Given this is Carlos Alcaraz’s first hard court tournament since he had to retire against Rune in the Paris Masters last year, it is impressive he has made the Semi Finals without dropping a set, having beaten Kokkinakis, Griekspoor, Draper (via retirement), and Auger-Aliassime for the first time in four meetings. As he showed last year in Miami and the US Open, these slow American hard courts are ideal conditions for him. They allow him more time on his groundstrokes, allowing him to hit powerfully off of both sides. In addition to this, he is arguably the best mover on tour, so it makes it very hard for people to hit through him when it is this slow. One of the few players who has a chance at doing this is Jannik Sinner. He beat Gasquet, Mannarino and Wawrinka without dropping a set and then had a tough battle against defending champion Fritz in the Quarter Finals, and after a few wobbles at the end of the second and start of the third sets, eventually held his nerve to close out the match. His ball striking in that match was sublime, dealing with Fritz’s weight of shot by hitting it back even harder and dominating the long rallies. He is also an excellent mover, not quite as good as Alcaraz but he does have very good retrieval skills.
These two players are fairly well matched: I would give Sinner the edge in attacking and Alcaraz the edge in defending but there is not much in it. Their two biggest weaknesses are their serves and returns, it is harsh to call them weaknesses but compared to other top players they aren’t as good (Medvedev and Tiafoe both have far superior serves, for example). Sinner has improved around the net, but is not as good as Alcaraz who has excellent touch and feel. However, he must be careful using the drop shots on this occasion, which he does a lot usually, due to the hard court not helping him as much as clay or grass, and Sinner’s exceptional foot speed. One thing that does set them apart is their court positioning: Alcaraz likes to stand deep in the court and can generate power from miles back. Sinner on the other hand, is able to generate more power because he loves to take the ball early, and usually stands very close to the baseline, which also takes time away from his opponent. One issue with this is the conditions: due to them being so slow, it allows opponents more time to get to his powerful shots and makes them slightly easier to control, which means they can hit better depth and force Sinner to either hit half volleys or move deeper in the court, where he is less effective. Alcaraz’s ability to do this effectively will be a key factor if he wins this match.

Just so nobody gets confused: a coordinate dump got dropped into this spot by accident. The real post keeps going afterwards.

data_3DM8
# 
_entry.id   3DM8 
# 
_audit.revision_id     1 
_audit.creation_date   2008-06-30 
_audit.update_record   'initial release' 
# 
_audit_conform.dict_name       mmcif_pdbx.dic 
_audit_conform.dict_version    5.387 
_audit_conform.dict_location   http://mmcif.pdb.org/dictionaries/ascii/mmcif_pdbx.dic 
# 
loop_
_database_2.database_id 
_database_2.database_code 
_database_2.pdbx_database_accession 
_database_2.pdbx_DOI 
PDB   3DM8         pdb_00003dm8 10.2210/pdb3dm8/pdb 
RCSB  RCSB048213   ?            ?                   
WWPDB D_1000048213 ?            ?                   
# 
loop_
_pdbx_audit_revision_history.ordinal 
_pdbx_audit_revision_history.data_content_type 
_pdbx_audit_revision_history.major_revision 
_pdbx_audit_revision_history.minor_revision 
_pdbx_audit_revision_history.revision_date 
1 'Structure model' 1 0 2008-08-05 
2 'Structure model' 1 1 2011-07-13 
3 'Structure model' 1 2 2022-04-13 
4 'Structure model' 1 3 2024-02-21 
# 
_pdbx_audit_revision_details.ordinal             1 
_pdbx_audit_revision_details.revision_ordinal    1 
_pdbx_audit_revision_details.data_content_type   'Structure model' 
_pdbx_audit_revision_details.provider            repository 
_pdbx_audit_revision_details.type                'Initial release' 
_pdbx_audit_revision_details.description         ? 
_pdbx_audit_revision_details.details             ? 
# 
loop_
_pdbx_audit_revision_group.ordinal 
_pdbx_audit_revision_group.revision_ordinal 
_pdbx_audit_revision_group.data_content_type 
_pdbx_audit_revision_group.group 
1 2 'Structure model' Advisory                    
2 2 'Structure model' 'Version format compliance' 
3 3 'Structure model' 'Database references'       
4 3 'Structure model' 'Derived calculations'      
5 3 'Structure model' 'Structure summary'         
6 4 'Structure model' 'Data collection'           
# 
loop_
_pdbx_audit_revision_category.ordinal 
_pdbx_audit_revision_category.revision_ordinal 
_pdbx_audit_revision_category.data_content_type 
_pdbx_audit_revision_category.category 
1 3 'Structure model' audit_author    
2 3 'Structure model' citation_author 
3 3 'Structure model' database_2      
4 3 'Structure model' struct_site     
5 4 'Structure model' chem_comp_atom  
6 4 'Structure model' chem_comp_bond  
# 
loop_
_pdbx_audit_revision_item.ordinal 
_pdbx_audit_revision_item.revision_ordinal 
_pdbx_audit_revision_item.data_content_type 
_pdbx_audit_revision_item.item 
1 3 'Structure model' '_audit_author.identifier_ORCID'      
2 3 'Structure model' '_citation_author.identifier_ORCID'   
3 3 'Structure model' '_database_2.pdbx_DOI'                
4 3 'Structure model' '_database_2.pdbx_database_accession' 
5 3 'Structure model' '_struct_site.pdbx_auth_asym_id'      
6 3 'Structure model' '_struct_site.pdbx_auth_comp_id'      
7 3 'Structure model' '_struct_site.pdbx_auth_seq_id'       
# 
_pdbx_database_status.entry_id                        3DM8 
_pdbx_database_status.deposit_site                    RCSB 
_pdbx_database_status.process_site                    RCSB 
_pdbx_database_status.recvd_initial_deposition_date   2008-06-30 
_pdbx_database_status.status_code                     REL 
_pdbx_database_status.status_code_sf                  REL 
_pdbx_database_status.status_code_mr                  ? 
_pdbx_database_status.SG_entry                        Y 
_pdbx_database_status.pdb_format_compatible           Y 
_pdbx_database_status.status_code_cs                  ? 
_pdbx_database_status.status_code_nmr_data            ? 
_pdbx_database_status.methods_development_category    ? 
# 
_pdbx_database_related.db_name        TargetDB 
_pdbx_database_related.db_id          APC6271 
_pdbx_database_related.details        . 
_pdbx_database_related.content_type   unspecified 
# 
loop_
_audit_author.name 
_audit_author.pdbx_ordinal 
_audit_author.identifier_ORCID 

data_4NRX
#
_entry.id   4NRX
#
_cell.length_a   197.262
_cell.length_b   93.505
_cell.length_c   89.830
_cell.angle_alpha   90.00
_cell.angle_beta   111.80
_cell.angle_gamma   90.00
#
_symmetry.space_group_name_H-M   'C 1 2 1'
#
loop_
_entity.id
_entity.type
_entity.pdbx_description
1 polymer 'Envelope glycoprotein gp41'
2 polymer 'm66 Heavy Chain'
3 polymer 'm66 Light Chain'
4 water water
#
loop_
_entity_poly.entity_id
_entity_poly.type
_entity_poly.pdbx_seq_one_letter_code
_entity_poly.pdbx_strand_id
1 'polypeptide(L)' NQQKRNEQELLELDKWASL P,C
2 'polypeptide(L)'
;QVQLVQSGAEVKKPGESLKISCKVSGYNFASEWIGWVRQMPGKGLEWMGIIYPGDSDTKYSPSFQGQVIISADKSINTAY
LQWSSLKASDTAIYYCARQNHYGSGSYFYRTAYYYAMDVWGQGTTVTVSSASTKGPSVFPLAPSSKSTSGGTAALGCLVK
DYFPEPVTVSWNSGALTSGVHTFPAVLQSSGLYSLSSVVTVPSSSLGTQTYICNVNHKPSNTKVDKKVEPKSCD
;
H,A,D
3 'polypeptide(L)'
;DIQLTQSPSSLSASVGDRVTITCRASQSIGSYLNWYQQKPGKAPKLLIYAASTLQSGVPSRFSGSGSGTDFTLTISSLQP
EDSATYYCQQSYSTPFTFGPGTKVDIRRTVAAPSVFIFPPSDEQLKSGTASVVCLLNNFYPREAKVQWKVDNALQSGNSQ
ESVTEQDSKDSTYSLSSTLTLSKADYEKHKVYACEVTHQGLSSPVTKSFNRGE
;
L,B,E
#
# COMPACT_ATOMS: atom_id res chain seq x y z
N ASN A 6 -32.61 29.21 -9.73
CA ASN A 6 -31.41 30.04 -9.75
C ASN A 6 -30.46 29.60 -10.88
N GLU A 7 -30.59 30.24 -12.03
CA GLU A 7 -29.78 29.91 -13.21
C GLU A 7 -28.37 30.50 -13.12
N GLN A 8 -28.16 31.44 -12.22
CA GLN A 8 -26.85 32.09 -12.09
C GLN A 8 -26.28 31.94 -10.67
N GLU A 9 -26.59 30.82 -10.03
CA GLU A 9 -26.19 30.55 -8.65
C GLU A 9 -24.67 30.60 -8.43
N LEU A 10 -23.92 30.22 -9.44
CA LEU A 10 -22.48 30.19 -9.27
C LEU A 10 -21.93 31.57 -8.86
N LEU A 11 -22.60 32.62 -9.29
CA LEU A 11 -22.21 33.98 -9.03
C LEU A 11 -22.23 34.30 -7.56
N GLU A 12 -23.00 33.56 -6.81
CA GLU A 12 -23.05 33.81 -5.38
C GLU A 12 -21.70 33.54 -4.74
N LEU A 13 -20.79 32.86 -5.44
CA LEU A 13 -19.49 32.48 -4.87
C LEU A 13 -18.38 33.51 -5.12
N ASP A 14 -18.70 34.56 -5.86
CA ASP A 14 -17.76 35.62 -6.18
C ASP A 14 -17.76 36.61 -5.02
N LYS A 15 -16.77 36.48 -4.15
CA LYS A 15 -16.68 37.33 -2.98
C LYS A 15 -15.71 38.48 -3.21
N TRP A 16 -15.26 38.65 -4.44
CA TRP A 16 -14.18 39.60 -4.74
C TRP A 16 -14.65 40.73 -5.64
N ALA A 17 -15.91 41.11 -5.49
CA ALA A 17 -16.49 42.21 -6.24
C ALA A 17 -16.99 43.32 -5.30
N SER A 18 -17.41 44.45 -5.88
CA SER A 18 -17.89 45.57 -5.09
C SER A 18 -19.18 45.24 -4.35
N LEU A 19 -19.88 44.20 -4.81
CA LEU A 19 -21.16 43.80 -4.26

Looking at the head to head complicates matters even more. At ATP level, they are tied 2-2. Alcaraz won their first meeting indoors in Paris in two close sets in 2021, then Sinner beat him in four sets at Wimbledon last year. In the Umag Final on clay, Alcaraz was a set and 1-0 up then could only win one further game as Sinner won the title. Finally, they had a 5-hour classic at the US Open, with Sinner serving for the match and Alcaraz saving match point to win in five sets. Once again, I expect a close contest, but I give Alcaraz the edge due to his defensive ability, which I feel is more important than attacking in these conditions.
Double: Medvedev to win & over 21.5 games (11/8), Alcaraz to win and over 21.5 games (7/4) – 5.53/1